Therefore, religious institutions and religious persons can expect that the First Amendment right to freely exercise religion aspect of the recent decision in Obergefell legalizing gay marriage may eventually end up before the U.S. Supreme Court in another case.

Indeed, U.S. Solicitor General Donald Verrilli (the U.S. Government’s lead lawyer in the Obergefell case) admitted, under questioning from Justice Alito during oral argument, that religious universities risk losing their tax-exempt status if the Court found a constitutional right to same-sex marriage and they continue to advocate for traditional marriage. Mr. Verrilli conceded that “it’s certainly going to be an issue. I don’t deny that, Justice Alito.” (Emphasis added.) Some commentators believe that Mr. Verrilli’s position will also eventually extend to churches and other religious institutions that continue to support traditional marriage after the Obergefell decision legalizing gay marriage nationwide. Albert Mohler, writing on his eponymous website this year, and, citing the above-quoted it’s “going to be an issue” statement by Solicitor General Verrilli, states that Obergefell may well be “the greatest threat to religious liberty of our lifetime.”

Also, the week after the Court decided Obergefell, and as separately discussed in this newsletter, Oregon’s Bureau of Labor and Industries upheld a $135,000 award against “Sweetcakes by Melissa” when the owners of that bakery refused to bake a cake for a same-sex marriage ceremony based on their Christian belief against same-sex marriage.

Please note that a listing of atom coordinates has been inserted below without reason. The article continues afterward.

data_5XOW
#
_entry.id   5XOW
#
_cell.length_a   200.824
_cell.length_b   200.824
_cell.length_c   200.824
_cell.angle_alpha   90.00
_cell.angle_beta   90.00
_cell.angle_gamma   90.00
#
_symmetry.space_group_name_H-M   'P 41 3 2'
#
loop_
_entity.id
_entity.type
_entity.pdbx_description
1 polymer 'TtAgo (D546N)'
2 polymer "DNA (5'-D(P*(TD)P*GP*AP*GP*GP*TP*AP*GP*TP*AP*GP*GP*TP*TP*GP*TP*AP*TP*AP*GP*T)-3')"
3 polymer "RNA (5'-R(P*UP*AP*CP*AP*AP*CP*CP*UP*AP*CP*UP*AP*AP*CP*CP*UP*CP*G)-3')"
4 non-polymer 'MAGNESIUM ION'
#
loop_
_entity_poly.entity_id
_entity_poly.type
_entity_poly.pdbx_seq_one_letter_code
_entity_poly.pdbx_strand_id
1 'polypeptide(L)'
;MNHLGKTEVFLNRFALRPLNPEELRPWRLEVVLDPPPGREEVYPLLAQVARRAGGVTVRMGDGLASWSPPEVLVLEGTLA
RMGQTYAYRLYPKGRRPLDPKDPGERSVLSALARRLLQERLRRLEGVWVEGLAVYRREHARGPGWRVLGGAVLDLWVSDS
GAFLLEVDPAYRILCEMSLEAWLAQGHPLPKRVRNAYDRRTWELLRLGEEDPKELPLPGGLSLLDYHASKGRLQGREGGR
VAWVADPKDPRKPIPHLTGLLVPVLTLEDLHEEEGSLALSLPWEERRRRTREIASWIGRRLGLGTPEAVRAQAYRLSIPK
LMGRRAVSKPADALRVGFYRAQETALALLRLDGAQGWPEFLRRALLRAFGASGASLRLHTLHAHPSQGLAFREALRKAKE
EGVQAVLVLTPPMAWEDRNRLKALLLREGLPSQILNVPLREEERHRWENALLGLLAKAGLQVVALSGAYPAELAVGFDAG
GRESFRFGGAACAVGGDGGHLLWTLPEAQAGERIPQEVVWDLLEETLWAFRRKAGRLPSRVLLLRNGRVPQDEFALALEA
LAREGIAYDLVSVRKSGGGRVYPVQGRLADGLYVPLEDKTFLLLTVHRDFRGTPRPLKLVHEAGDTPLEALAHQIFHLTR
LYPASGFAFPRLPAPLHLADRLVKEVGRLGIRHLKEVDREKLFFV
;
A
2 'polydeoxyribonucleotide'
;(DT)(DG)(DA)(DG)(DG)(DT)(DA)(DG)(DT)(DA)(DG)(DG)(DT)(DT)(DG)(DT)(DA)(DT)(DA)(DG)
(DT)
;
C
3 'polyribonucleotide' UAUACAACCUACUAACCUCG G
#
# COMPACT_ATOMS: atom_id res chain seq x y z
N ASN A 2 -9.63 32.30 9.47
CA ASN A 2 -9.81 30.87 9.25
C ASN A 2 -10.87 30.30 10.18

Therefore, the free exercise of religion concerns raised by the Obergefell decision have immediately become real in Oregon, and litigation over this constitutional issue is just beginning in Oregon and nationwide.

2. The majority opinion in Obergefell

The majority opinion in Obergefell written by Justice Kennedy begins as follows: “The Constitution promises liberty to all within its reach, a liberty that includes certain specific rights that allow persons, within a lawful realm, to define and express their identity.”

The majority then traces the history of marriage as an important societal institution. The majority states that “the annals of human history reveal the transcendent importance of marriage. Since the dawn of history, marriage has transformed strangers into relatives, binding families and societies together. Confucius taught that marriage lies at the foundation of government.”

The petitioners in Obergefell (the parties who challenged the laws of some states defining marriage as only between one man and one woman) acknowledged

this history but contend that these cases cannot end there. Were their intent to demean the revered idea and reality of marriage, the petitioners’ claims would be of a different order. But that is neither their purpose nor their submission. To the contrary, it is the enduring importance of marriage that underlies the petitioners’ contentions. This, they say, is their whole point. Far from seeking to devalue marriage, the petitioners seek it for themselves because of their respect—and need—for its privileges and responsibilities. *** Marriage responds to the universal fear that a lonely person might call out only to find no one there. It offers the hope of companionship and understanding and assurance that while both still live there will be someone to care for the other.


The majority opinion in Obergefell further states that